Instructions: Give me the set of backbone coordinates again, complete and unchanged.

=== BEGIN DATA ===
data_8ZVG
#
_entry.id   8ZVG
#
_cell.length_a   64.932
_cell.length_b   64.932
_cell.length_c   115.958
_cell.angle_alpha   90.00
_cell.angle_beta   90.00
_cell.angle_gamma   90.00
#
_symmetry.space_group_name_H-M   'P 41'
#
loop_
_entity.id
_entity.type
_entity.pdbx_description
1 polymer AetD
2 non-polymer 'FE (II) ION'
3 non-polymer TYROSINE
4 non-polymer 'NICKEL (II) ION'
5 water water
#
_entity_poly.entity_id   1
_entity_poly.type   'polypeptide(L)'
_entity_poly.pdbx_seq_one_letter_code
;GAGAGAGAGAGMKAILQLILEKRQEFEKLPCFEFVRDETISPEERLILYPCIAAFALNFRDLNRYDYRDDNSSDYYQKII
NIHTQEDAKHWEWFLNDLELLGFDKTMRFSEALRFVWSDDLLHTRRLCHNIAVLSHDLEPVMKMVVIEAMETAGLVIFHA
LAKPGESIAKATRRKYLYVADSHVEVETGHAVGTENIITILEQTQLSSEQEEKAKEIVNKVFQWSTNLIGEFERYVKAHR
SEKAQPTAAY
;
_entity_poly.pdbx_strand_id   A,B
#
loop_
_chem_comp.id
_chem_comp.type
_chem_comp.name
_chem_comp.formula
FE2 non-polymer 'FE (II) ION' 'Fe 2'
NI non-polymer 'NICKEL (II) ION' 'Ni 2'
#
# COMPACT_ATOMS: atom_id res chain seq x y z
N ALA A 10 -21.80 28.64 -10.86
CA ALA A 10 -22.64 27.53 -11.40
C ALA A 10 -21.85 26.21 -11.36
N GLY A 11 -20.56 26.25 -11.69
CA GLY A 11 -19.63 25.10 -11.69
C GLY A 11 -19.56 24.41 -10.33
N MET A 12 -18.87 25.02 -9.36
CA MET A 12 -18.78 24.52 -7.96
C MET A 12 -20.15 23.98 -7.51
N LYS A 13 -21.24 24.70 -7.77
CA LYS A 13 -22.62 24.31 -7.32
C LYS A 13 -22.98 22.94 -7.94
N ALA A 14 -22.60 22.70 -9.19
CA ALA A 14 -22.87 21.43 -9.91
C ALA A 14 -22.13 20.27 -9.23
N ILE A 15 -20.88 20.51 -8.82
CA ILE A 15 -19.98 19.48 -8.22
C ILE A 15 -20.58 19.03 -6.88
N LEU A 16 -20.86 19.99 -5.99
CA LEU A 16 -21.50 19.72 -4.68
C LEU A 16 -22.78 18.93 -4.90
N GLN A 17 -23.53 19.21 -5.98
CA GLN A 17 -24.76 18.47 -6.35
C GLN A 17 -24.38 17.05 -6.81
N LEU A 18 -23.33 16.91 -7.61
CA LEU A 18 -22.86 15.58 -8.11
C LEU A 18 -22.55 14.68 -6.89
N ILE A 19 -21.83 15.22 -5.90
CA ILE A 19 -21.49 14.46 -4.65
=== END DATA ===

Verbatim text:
data_8ZVG
#
_entry.id   8ZVG
#
_cell.length_a   64.932
_cell.length_b   64.932
_cell.length_c   115.958
_cell.angle_alpha   90.00
_cell.angle_beta   90.00
_cell.angle_gamma   90.00
#
_symmetry.space_group_name_H-M   'P 41'
#
loop_
_entity.id
_entity.type
_entity.pdbx_description
1 polymer AetD
2 non-polymer 'FE (II) ION'
3 non-polymer TYROSINE
4 non-polymer 'NICKEL (II) ION'
5 water water
#
_entity_poly.entity_id   1
_entity_poly.type   'polypeptide(L)'
_entity_poly.pdbx_seq_one_letter_code
;GAGAGAGAGAGMKAILQLILEKRQEFEKLPCFEFVRDETISPEERLILYPCIAAFALNFRDLNRYDYRDDNSSDYYQKII
NIHTQEDAKHWEWFLNDLELLGFDKTMRFSEALRFVWSDDLLHTRRLCHNIAVLSHDLEPVMKMVVIEAMETAGLVIFHA
LAKPGESIAKATRRKYLYVADSHVEVETGHAVGTENIITILEQTQLSSEQEEKAKEIVNKVFQWSTNLIGEFERYVKAHR
SEKAQPTAAY
;
_entity_poly.pdbx_strand_id   A,B
#
loop_
_chem_comp.id
_chem_comp.type
_chem_comp.name
_chem_comp.formula
FE2 non-polymer 'FE (II) ION' 'Fe 2'
NI non-polymer 'NICKEL (II) ION' 'Ni 2'
#
# COMPACT_ATOMS: atom_id res chain seq x y z
N ALA A 10 -21.80 28.64 -10.86
CA ALA A 10 -22.64 27.53 -11.40
C ALA A 10 -21.85 26.21 -11.36
N GLY A 11 -20.56 26.25 -11.69
CA GLY A 11 -19.63 25.10 -11.69
C GLY A 11 -19.56 24.41 -10.33
N MET A 12 -18.87 25.02 -9.36
CA MET A 12 -18.78 24.52 -7.96
C MET A 12 -20.15 23.98 -7.51
N LYS A 13 -21.24 24.70 -7.77
CA LYS A 13 -22.62 24.31 -7.32
C LYS A 13 -22.98 22.94 -7.94
N ALA A 14 -22.60 22.70 -9.19
CA ALA A 14 -22.87 21.43 -9.91
C ALA A 14 -22.13 20.27 -9.23
N ILE A 15 -20.88 20.51 -8.82
CA ILE A 15 -19.98 19.48 -8.22
C ILE A 15 -20.58 19.03 -6.88
N LEU A 16 -20.86 19.99 -5.99
CA LEU A 16 -21.50 19.72 -4.68
C LEU A 16 -22.78 18.93 -4.90
N GLN A 17 -23.53 19.21 -5.98
CA GLN A 17 -24.76 18.47 -6.35
C GLN A 17 -24.38 17.05 -6.81
N LEU A 18 -23.33 16.91 -7.61
CA LEU A 18 -22.86 15.58 -8.11
C LEU A 18 -22.55 14.68 -6.89
N ILE A 19 -21.83 15.22 -5.90
CA ILE A 19 -21.49 14.46 -4.65